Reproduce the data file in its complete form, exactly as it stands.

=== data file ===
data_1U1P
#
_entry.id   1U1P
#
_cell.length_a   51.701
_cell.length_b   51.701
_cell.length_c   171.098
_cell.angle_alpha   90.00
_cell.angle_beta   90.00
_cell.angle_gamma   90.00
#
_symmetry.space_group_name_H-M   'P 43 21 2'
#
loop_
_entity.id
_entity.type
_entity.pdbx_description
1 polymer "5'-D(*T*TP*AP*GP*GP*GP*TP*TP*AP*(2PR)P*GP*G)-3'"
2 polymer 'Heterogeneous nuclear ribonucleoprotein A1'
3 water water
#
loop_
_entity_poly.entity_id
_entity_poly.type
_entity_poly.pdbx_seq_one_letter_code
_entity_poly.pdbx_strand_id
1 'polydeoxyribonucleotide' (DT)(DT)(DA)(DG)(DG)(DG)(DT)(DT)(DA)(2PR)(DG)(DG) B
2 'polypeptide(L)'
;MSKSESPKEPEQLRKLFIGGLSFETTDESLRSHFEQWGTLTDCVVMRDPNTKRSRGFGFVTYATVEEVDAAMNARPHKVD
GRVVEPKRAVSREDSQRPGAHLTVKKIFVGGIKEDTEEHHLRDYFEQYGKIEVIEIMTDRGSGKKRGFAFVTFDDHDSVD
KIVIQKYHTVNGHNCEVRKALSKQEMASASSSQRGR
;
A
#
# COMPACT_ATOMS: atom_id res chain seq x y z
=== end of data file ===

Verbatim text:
data_1U1P
#
_entry.id   1U1P
#
_cell.length_a   51.701
_cell.length_b   51.701
_cell.length_c   171.098
_cell.angle_alpha   90.00
_cell.angle_beta   90.00
_cell.angle_gamma   90.00
#
_symmetry.space_group_name_H-M   'P 43 21 2'
#
loop_
_entity.id
_entity.type
_entity.pdbx_description
1 polymer "5'-D(*T*TP*AP*GP*GP*GP*TP*TP*AP*(2PR)P*GP*G)-3'"
2 polymer 'Heterogeneous nuclear ribonucleoprotein A1'
3 water water
#
loop_
_entity_poly.entity_id
_entity_poly.type
_entity_poly.pdbx_seq_one_letter_code
_entity_poly.pdbx_strand_id
1 'polydeoxyribonucleotide' (DT)(DT)(DA)(DG)(DG)(DG)(DT)(DT)(DA)(2PR)(DG)(DG) B
2 'polypeptide(L)'
;MSKSESPKEPEQLRKLFIGGLSFETTDESLRSHFEQWGTLTDCVVMRDPNTKRSRGFGFVTYATVEEVDAAMNARPHKVD
GRVVEPKRAVSREDSQRPGAHLTVKKIFVGGIKEDTEEHHLRDYFEQYGKIEVIEIMTDRGSGKKRGFAFVTFDDHDSVD
KIVIQKYHTVNGHNCEVRKALSKQEMASASSSQRGR
;
A
#
# COMPACT_ATOMS: atom_id res chain seq x y z